Food, food culture, food as culture and the cultures that grow our food

Hibiscus flowers

June 12, 2005

One million years ago, when I was a little girl, I had a piano teacher called Miss Pierce. She was an elegant and graceful woman, and ancient, as far as I was concerned. She was the secret girlfriend of Mr. Greenjeans, from the chilluns’ TV show, Captain Kangaroo! We lived in a university town full of orange and date orchards on the edge of the desert, and Miss Pierce was probably one of the few people there that fulfilled for me, in her own weird and spinster way, the notion of what it is to be ‘fabulous’.

I used to arrive at her strangely decorated house (entirely too much yellow) for piano lessons with my neighbour Michelle, who was even more of a tomboy than I was. The two of us played so rambunctiously that Miss Pierce decided to give us ‘lady-lessons’ at no extra charge. We agreed to the lady-lessons because we just loved listening to Miss Pierce blather on and on about table manners and gentlemen as we sipped hibiscus tea and nibbled girlscout cookies, all the while kicking eachother surreptitiously under the table.

Miss Pierce liked her hibiscus tea incredibly sour but I never added sugar because my parents had indoctrinated me to think that sugar was ‘White Death’, and I was trying to get my head around enjoying sour things. Hibiscus flowers in their wet form, alive and still on the tree, are forever connected in my mind with my father and his battle against vast herds of aphids on his hibiscus trees. But hibiscus flower in its dry form and as a tea still reminds me of my piano teacher, Miss Pierce, patiently battling to turn me and Michelle into ladies.

Today I’m experimenting with using hibiscus flower as a souring agent in a batch of quick pickles and a vegetable broth intended for a summer borscht although 12┬░c doesn’t really qualify as summer.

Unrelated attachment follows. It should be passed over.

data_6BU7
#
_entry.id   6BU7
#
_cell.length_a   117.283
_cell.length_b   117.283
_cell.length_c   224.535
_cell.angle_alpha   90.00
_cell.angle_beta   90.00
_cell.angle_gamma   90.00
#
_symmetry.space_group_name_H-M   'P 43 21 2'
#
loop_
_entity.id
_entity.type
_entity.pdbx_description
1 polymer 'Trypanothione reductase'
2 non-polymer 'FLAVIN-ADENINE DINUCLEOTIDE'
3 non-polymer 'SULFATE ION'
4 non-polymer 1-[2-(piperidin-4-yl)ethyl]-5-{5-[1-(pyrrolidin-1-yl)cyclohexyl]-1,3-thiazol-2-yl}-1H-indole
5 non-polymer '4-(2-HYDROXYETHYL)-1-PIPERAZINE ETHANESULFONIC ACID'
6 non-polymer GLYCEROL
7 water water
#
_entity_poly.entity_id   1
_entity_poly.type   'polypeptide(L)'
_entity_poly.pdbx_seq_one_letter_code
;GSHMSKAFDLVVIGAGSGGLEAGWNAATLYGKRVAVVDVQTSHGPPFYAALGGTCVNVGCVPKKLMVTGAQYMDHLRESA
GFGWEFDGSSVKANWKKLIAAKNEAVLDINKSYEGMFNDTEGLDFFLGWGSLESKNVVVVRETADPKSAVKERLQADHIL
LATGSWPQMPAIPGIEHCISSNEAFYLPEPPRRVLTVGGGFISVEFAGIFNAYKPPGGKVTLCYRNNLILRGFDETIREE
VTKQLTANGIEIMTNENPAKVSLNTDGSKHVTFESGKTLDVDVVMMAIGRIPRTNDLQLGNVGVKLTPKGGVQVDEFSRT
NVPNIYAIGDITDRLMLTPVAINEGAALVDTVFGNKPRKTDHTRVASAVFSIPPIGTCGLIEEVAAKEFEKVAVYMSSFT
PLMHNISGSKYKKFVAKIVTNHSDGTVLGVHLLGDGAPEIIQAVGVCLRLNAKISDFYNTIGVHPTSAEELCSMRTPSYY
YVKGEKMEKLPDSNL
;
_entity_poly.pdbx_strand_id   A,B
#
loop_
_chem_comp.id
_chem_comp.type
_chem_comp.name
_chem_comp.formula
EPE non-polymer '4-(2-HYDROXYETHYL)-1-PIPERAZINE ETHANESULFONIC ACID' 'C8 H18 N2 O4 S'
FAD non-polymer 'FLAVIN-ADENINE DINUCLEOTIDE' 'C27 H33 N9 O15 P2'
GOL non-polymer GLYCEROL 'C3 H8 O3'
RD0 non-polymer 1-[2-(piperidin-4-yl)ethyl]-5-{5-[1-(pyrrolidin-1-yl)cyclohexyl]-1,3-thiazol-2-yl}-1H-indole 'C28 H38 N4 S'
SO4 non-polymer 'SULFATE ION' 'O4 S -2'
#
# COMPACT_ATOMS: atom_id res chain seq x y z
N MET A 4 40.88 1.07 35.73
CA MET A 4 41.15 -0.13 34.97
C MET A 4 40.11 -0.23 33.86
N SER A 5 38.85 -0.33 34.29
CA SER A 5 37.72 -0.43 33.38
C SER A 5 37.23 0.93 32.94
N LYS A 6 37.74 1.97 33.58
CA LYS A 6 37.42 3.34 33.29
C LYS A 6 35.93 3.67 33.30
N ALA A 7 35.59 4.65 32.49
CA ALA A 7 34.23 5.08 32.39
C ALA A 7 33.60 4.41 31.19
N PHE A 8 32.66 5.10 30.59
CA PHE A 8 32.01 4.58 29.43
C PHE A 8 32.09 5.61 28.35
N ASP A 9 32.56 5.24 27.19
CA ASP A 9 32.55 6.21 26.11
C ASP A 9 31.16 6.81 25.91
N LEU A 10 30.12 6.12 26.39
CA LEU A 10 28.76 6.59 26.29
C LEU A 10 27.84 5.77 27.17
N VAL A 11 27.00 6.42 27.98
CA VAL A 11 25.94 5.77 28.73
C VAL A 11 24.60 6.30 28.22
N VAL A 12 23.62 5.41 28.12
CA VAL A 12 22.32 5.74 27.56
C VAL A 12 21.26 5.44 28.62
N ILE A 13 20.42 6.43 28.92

Hibiscus daikon pickles

daikon radish, thinly sliced
dried hibiscus flowers

rice wine vinegar
coriander seeds
juniper berries
garlic, thinly sliced
salt
bay laurel

debra at 14:25 | | post to del.icio.us

10 Comments »

  1. What is that red liquid(juniper berries?)above the rolled daikon in third photo?

    Comment by Indira — June 13, 2005 @ 0:33

  2. Hi Indira, This is a very strong hibiscus infusion that I am using to dye the daikon strips red and make them sour. I threw some rock salt on the lot, also the rolls below, and the salt leached out juices from the daikon, producing more brine. In some of the rolls I put in the hibiscus flowers dry and others I had soaked it for a few minutes to get it pliable. I wanted to see the difference in the dying effect. Last night I tasted the daikon pickle and it was really delicious. Today I’ll taste again and report back.

    Comment by debra — June 13, 2005 @ 9:35

  3. Juniper berries are in the second photo along with coriander etc, now I understand. Thanks for explaining again.

    Comment by Indira — June 13, 2005 @ 13:40

  4. I was a little girl over 2 million years ago so I can’t even remember the name of my piano teacher. She was certainly far too old and craggy to have any kind of boyfriend, though, especially a famous one.

    Your ideas in the kitchen are so astounding. I am inspired by you, but helpless to act on it because the level of your creativity raises the bar so high, I don’t think I could touch it, even if I jumped as hard as I could.

    Comment by Sam — June 27, 2005 @ 23:17

  5. You flatter me, dear Sam. Thank you.
    You made my evening with your sweet comment.

    Comment by debra — June 27, 2005 @ 23:59

  6. This is the most interesting pickle I have ever seen! I am curious to learn how they taste.
    Btw. did you see the pickle shops in Istanbul when you came here? They are just mouthwatering!

    Comment by Isil — January 25, 2006 @ 0:23

  7. I came across your site and enjoyed my visit. Thank You.

    Comment by Andrew Spark — March 20, 2006 @ 11:21

  8. Ooo sweet D thank you for making my days with your blog!

    Comment by marlein — April 15, 2006 @ 14:16

  9. Hi. Exactly how do you dry hibiscus flowers?

    I have Hundreds of hibiscus flowers each year, but never dranked the tea!

    Comment by Antonio Ferreira — May 14, 2006 @ 22:59

  10. debra i agree with sam…..
    well but we differ slighlty at one point ….i think you ideas not just in the kitchen but street,market,at the dinner ,etc….seem are absolutely amazing……i was in delhi till before doors of perception 9 started….i was researching in chandni chowk for street side knooks for food…….(am a design student and working on street side gastronomic places)…….i’ve really enjoyed all culiblogs…….wish i would have known about ‘doors of perception’ happening there… would have loved to share a few words with you too……

    Comment by neha — April 16, 2007 @ 6:58


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